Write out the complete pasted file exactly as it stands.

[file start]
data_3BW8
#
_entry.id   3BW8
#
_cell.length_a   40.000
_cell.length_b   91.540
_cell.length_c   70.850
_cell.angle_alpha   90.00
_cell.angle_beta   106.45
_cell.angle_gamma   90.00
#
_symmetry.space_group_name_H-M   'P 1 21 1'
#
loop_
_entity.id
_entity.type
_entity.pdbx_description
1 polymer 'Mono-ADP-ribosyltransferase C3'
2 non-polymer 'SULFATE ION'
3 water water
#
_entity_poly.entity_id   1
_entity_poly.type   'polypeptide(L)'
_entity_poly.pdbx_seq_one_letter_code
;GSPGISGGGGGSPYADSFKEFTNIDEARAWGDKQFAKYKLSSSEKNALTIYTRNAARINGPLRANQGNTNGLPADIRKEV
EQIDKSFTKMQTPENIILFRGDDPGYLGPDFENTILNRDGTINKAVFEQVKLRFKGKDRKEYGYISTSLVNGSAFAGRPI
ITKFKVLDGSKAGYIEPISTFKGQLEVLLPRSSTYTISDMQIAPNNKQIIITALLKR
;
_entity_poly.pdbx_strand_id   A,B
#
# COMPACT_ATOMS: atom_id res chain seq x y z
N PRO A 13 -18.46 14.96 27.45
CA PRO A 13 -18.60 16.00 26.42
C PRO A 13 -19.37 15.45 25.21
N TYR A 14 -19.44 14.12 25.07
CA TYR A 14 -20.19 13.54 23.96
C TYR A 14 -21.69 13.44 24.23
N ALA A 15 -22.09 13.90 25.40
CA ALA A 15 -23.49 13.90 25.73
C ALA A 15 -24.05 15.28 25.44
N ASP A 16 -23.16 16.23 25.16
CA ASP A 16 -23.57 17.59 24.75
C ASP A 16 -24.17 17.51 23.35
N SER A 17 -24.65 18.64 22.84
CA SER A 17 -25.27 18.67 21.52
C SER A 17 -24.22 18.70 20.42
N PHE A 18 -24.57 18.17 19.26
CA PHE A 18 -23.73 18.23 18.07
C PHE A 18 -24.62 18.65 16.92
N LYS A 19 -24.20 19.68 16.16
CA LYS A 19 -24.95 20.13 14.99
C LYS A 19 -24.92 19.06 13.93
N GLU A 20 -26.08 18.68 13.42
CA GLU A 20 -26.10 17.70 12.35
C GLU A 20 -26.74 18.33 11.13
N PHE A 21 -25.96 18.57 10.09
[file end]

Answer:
data_3BW8
#
_entry.id   3BW8
#
_cell.length_a   40.000
_cell.length_b   91.540
_cell.length_c   70.850
_cell.angle_alpha   90.00
_cell.angle_beta   106.45
_cell.angle_gamma   90.00
#
_symmetry.space_group_name_H-M   'P 1 21 1'
#
loop_
_entity.id
_entity.type
_entity.pdbx_description
1 polymer 'Mono-ADP-ribosyltransferase C3'
2 non-polymer 'SULFATE ION'
3 water water
#
_entity_poly.entity_id   1
_entity_poly.type   'polypeptide(L)'
_entity_poly.pdbx_seq_one_letter_code
;GSPGISGGGGGSPYADSFKEFTNIDEARAWGDKQFAKYKLSSSEKNALTIYTRNAARINGPLRANQGNTNGLPADIRKEV
EQIDKSFTKMQTPENIILFRGDDPGYLGPDFENTILNRDGTINKAVFEQVKLRFKGKDRKEYGYISTSLVNGSAFAGRPI
ITKFKVLDGSKAGYIEPISTFKGQLEVLLPRSSTYTISDMQIAPNNKQIIITALLKR
;
_entity_poly.pdbx_strand_id   A,B
#
# COMPACT_ATOMS: atom_id res chain seq x y z
N PRO A 13 -18.46 14.96 27.45
CA PRO A 13 -18.60 16.00 26.42
C PRO A 13 -19.37 15.45 25.21
N TYR A 14 -19.44 14.12 25.07
CA TYR A 14 -20.19 13.54 23.96
C TYR A 14 -21.69 13.44 24.23
N ALA A 15 -22.09 13.90 25.40
CA ALA A 15 -23.49 13.90 25.73
C ALA A 15 -24.05 15.28 25.44
N ASP A 16 -23.16 16.23 25.16
CA ASP A 16 -23.57 17.59 24.75
C ASP A 16 -24.17 17.51 23.35
N SER A 17 -24.65 18.64 22.84
CA SER A 17 -25.27 18.67 21.52
C SER A 17 -24.22 18.70 20.42
N PHE A 18 -24.57 18.17 19.26
CA PHE A 18 -23.73 18.23 18.07
C PHE A 18 -24.62 18.65 16.92
N LYS A 19 -24.20 19.68 16.16
CA LYS A 19 -24.95 20.13 14.99
C LYS A 19 -24.92 19.06 13.93
N GLU A 20 -26.08 18.68 13.42
CA GLU A 20 -26.10 17.70 12.35
C GLU A 20 -26.74 18.33 11.13
N PHE A 21 -25.96 18.57 10.09